Kukla's Korner Hockey
from Tony Gallagher of the Vancouver Province,
Donald Fehr is still the executive director after earlier declaring he didn’t think he would be in the job for very long, but if he wants a project to consider, he might start working on what must surely be annoying to the players — the NHL’s persistence in markets where hockey is obviously not working.
We refer here mostly to Florida and Phoenix, and to a slightly lesser extent, Carolina. And if you really wanted to cast the net wide here, New Jersey as well, although their New York market television deal keeps them in solid shape in the revenue game.
Commissioner Gary Bettman is loathe to move any franchises out of what he claims is loyalty to the fans in these cities, and to some degree, that’s laudable. But let’s be clear here, it’s also to make sure he doesn’t have to move these teams into markets they have targeted for expansion. Why move Florida or Phoenix into a ripe city for expansion when there is no way a transfer fee could be anywhere near as high as an expansion fee for the owners, a source of revenue in which the players do not share? They do, however, get the increase in jobs, and like any union, this one is all for increasing its membership and thus their own revenues, so expansion is essentially a win-win for both parties.
from Cathal Kelly of the Globe and Mail,
Fewer than a quarter of Nevada residents were born in the state. It’s a transient place, and no spot within it is more transient than Vegas. Once you get off the Strip, it’s amongst the most depressing cities in the United States. It’s hot as hell most of the year.
Big one-offs aside, there’s nothing to suggest it’s suited as a sports town. There’s a great deal to suggest it isn’t a good hockey town.
All Vegas has is money, and that’s transient, too.
Given Nevada’s gambling connections, none of the Big Three leagues wants to go anywhere near the city. The NHL – which operates in the southwestern United States as though it’s a strip-mall purveyor of subprime mortgages – doesn’t have those scruples.
They have a product to sell. Las Vegas is willing to buy it on consignment. If it ends up rotting in some empty barn, well, that’s their problem.
via Cam Cole of the Vancouver Sun,
If this Las Vegas/NHL effort ever actually makes it to the ice, the club could do worse than to be called the Gamblers. Pigeons probably wouldn’t fly.
Yes, sports leagues are all wary of actual gamblers getting their hooks into players and influencing results, but who’s kidding whom? Vegas is for gamblers and assorted messers-around, and the latter group doesn’t suggest anything in the way of a plausible team name. (The Las Vegas Johns? Cheetahs?)
Then again, considering the number of hockey players who are into it, maybe the team could be the Las Vegas PokerStars. You know, with Roberto Luongo in the .net.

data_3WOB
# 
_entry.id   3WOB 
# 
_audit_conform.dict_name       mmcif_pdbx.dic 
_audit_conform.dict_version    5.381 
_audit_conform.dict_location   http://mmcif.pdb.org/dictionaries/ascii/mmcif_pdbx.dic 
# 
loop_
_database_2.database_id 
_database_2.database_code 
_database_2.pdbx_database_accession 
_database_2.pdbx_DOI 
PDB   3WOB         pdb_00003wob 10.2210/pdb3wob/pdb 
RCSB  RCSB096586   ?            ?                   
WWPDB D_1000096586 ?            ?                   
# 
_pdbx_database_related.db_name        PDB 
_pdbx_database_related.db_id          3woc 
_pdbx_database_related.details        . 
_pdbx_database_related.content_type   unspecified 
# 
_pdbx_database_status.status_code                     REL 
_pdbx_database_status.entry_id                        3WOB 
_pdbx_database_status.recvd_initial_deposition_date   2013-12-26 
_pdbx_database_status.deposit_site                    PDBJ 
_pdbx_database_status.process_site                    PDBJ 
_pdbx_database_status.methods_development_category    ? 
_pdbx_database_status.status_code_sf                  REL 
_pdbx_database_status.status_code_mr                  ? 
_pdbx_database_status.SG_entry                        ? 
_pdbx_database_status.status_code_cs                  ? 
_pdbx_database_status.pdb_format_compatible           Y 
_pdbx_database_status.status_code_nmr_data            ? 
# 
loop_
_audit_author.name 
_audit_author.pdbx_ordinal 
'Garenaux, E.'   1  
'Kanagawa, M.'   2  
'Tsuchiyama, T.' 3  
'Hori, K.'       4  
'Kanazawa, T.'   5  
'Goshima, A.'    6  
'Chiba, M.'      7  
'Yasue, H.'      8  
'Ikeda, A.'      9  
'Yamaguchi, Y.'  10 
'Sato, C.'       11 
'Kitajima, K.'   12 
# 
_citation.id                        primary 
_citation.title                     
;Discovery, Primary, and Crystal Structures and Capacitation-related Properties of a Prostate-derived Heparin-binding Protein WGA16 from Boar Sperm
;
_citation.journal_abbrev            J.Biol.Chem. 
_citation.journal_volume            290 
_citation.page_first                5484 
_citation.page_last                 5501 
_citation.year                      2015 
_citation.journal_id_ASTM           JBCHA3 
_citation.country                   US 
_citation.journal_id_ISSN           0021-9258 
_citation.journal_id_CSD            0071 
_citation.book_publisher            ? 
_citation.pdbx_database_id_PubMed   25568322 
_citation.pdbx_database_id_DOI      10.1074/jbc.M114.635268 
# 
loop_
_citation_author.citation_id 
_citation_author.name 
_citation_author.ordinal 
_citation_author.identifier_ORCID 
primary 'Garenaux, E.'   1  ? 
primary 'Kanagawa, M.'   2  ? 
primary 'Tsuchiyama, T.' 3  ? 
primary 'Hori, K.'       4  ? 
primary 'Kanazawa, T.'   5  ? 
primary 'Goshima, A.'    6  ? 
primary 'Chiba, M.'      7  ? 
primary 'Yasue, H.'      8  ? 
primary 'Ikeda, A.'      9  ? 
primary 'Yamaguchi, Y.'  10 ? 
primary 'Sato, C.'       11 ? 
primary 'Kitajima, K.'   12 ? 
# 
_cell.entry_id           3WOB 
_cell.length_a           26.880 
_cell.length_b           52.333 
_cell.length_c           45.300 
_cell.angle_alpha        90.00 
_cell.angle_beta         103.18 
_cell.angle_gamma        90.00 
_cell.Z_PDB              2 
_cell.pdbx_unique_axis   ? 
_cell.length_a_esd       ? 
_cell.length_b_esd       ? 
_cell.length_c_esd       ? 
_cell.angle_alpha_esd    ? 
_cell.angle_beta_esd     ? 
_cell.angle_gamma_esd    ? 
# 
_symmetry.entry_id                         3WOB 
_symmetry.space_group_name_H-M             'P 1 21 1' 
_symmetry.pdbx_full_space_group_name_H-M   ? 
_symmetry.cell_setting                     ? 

from Brian Deka of the Las Vegas Sun,
It's showtime for Las Vegas to determine whether it can host a major professional sports team.
NHL Commissioner Gary Bettman was at the MGM Grand today as ownership group Hockey Vision Las Vegas launched a season-ticket drive with a goal of 10,000 deposits. Billionaire Bill Foley, who leads the group, is optimistic the effort will show the league that the city can sustain an expansion franchise.
"I'm confident that we will demonstrate that Las Vegas is a viable NHL city," Foley said.
The ownership group's website, vegaswantshockey.com, began accepting deposits at 1:30 p.m. The league hasn't given Foley a deadline to secure the deposits.
Bettman said a team for Las Vegas isn't guaranteed, regardless of the result of the ticket drive. Still, Bettman said, he supports Foley's effort.
"One, he's very successful, and two, he's very persuasive," Bettman said.
from Kevin McGran of the Toronto Star,
It’s been a quiet night in the NHL’s player safety room so far, and Patrick Burke is okay with that.
“Brendan Shanahan used to say this job is a lot like being at an airport waiting for a plane to crash,” Burke says dryly. “You hope nothing bad happens.”
It doesn’t stay that way. Late in the Edmonton-Pittsburgh game, Penguins forward Chris Kunitz trips Oilers defenceman Jeff Petry dangerously in the corner. Kunitz seems to be reaching for the puck, but his stick bounces off Petry’s and back toward the Oiler, who falls awkwardly. No penalty, but it looks bad.
Burke, son of former Leafs president Brian Burke, is one of two directors of player safety on the league’s eight-man team, third on the command totem pole and the senior man this night. He springs into action: pausing the game on his laptop, rewinding, looking at it close up. He’ll watch the replays — both the home and road feeds — in a room with 25 monitors linked to all of the night’s action. He’ll listen to what the announcers are saying and monitor Twitter.